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About The Book


Ruth Rendell is widely considered to be crime fiction’s reigning queen, with a remarkable career spanning more than forty years. Now, in Portobello, she delivers a captivating and intricate tale that weaves together the troubled lives of several people in the gentrified neighborhood of London’s Notting Hill.

Walking to the shops one day, fifty-year-old Eugene Wren discovers an envelope on the street bulging with cash. A man plagued by a shameful addiction—and his own good intentions—Wren hatches a plan to find the money’s rightful owner. Instead of going to the police, or taking the cash for himself, he prints a notice and posts it around Portobello Road. This ill-conceived act creates a chain of events that links Wren to other Londoners—people afflicted with their own obsessions and despairs. As these volatile characters come into Wren’s life—and the life of his trusting fiancée—the consequences will change them all.

Portobello is a wonderfully complex tour de force featuring a dazzling depiction of one of London’s most intriguing neighborhoods—and the dangers beneath its newly posh veneer.

Reading Group Guide

This reading group guide for Portobello includes an introduction, discussion questions, and ideas for enhancing your book club. The suggested questions are intended to help your reading group find new and interesting angles and topics for your discussion. We hope that these ideas will enrich your conversation and increase your enjoyment of the book. 


Walking to the Portobello Market shops in London’s Notting Hill one morning, wealthy gallery owner Eugene Wren discovers an envelope full of cash lying in the street. Rather than keep the money for himself or turn it over to the police, Wren attempts to find the owner by posting a notice around Portobello Road. This ill-conceived act sparks a chain of events that soon links Wren, a man plagued with a shameful addiction, to several other Londoners—people afflicted with their own obsessions and despairs. When these volatile characters creep into Wren’s life—and the life of his trusting fiancée—the consequences will forever change them all.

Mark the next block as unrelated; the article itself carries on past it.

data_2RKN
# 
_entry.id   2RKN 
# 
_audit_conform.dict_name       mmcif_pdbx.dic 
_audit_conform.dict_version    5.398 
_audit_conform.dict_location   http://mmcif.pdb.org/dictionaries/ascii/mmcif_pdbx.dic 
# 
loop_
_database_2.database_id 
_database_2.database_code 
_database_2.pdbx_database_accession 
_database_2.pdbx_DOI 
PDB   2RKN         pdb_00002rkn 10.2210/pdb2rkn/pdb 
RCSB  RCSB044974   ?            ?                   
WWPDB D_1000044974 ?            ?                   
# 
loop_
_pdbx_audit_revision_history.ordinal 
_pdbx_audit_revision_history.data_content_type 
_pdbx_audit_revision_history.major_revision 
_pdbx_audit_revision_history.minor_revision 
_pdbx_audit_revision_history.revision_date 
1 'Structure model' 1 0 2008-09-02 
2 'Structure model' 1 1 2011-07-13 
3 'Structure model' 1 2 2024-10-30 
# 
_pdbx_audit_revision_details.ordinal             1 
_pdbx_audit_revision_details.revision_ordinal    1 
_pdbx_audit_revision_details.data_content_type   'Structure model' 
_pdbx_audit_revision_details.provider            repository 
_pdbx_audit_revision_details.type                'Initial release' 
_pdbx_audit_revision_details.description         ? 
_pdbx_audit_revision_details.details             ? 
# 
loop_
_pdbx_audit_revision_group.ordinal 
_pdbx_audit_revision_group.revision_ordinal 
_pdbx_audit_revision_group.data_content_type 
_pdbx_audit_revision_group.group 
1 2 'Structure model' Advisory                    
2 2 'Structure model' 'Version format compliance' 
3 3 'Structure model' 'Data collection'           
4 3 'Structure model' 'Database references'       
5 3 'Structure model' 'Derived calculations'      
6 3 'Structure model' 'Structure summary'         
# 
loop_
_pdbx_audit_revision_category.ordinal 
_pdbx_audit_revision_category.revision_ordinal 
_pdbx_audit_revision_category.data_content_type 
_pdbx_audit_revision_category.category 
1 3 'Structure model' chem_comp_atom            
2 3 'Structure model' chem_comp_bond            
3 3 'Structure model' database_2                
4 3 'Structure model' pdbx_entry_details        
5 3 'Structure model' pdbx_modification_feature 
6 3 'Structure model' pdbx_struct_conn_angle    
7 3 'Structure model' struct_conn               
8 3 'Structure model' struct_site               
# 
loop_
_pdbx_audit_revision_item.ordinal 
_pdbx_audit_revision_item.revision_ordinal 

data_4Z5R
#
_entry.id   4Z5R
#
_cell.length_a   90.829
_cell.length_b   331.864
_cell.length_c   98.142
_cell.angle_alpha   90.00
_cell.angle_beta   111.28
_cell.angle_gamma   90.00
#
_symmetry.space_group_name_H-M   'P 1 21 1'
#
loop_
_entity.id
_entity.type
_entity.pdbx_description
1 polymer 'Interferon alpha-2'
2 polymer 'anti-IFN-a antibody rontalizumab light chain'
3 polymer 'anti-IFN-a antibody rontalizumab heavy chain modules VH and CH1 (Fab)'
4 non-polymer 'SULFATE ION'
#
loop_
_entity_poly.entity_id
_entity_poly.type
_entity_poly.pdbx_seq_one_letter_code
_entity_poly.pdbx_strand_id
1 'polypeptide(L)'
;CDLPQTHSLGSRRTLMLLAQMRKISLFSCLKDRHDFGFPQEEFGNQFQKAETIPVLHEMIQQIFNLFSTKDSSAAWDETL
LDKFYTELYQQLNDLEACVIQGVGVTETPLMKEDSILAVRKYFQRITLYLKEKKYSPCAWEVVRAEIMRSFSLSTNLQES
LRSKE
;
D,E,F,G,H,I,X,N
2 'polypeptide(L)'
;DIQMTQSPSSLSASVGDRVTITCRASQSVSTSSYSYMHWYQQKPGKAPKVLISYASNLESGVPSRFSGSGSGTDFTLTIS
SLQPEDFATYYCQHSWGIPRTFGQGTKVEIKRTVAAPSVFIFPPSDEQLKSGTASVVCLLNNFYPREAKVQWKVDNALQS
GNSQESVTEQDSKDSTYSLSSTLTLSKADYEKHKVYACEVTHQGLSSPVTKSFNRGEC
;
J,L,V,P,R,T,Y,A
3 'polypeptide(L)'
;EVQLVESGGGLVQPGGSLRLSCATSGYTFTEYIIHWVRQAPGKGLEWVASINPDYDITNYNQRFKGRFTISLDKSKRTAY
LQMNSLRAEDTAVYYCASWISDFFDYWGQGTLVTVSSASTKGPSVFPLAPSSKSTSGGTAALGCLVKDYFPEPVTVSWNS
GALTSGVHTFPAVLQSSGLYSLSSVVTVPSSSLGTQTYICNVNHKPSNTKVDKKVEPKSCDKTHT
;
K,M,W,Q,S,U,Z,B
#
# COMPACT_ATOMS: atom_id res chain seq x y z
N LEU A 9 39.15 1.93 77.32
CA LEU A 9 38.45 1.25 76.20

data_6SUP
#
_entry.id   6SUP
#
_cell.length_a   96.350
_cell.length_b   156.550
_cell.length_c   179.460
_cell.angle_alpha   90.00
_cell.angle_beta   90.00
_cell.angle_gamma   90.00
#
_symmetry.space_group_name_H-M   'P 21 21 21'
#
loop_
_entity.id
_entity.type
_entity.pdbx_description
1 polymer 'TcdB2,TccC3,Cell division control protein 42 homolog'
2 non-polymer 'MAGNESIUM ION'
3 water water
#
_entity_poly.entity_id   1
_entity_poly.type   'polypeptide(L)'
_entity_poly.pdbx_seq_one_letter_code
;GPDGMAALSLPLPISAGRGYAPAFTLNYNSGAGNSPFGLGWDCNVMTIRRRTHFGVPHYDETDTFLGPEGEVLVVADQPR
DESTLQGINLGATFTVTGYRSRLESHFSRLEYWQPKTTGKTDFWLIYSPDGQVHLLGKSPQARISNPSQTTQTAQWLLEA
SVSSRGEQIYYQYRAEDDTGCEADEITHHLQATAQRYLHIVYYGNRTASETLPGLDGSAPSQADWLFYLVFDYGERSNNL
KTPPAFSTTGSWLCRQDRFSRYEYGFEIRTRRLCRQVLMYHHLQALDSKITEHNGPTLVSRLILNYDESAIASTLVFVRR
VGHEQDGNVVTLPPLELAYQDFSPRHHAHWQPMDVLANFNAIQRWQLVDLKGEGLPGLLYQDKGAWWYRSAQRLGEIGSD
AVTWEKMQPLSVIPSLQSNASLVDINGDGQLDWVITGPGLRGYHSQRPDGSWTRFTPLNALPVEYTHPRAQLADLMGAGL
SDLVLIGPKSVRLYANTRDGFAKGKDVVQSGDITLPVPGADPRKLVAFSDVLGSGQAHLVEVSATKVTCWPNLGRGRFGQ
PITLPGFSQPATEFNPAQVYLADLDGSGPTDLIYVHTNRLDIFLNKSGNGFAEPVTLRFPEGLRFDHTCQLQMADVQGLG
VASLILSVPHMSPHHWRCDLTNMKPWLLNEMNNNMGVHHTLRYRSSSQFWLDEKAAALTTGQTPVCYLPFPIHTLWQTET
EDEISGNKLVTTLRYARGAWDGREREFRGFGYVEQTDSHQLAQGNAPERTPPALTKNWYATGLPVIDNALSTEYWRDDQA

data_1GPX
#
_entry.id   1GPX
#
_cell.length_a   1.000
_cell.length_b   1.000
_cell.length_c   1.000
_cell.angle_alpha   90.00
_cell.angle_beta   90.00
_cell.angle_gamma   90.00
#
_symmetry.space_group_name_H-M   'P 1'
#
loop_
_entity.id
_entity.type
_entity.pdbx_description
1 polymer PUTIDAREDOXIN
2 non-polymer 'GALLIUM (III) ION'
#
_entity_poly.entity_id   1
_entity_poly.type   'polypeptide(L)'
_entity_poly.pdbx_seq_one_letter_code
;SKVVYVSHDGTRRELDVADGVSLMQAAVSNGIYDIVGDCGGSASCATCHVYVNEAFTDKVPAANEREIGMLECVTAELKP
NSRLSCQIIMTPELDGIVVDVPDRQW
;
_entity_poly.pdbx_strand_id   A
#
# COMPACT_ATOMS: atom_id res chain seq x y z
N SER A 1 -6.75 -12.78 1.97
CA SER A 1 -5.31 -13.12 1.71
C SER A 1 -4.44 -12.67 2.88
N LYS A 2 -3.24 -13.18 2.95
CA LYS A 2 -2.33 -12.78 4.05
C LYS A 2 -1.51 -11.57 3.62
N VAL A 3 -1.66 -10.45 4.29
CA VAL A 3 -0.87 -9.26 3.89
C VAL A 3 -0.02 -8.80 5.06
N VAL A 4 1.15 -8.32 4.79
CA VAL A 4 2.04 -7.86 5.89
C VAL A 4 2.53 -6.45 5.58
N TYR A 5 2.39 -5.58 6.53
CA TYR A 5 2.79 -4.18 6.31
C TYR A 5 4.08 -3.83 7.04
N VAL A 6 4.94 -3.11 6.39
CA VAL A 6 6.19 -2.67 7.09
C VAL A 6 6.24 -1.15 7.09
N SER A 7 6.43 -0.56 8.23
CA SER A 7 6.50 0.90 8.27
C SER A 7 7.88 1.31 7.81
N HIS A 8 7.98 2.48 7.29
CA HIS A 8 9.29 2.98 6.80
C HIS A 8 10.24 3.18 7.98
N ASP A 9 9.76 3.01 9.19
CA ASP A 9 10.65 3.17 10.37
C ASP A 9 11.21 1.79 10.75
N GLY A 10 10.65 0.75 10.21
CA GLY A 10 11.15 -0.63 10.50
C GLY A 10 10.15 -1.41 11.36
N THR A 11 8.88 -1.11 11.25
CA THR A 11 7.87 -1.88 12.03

1. Discuss the significance of setting in the novel. How is the Portobello Road/Notting Hill area pivotal to the story? 

2. How does the novel’s structure—frequent movement between different characters and points of view—help to enhance the plot? Did you feel that the different points of view were well-balanced? Did the structure effectively hold your interest? Did you find the novel suspenseful?  

3. Which characters were most intriguing to you? Did you find any more or less believable than the others?  

4. Rendell writes of Eugene, “He was secretive.  Why?  Who can tell why we are the way we are? Psychiatrists can.  Innumerable books have been written tracing our…peculiarities back to events in our childhoods. Eugene had read a good many of them without being any the wiser.” Discuss the theme of secrecy in the novel. How do the various characters’ secrets shape their lives and relationships? How are their secrets destructive? When are their secrets helpful to themselves and others?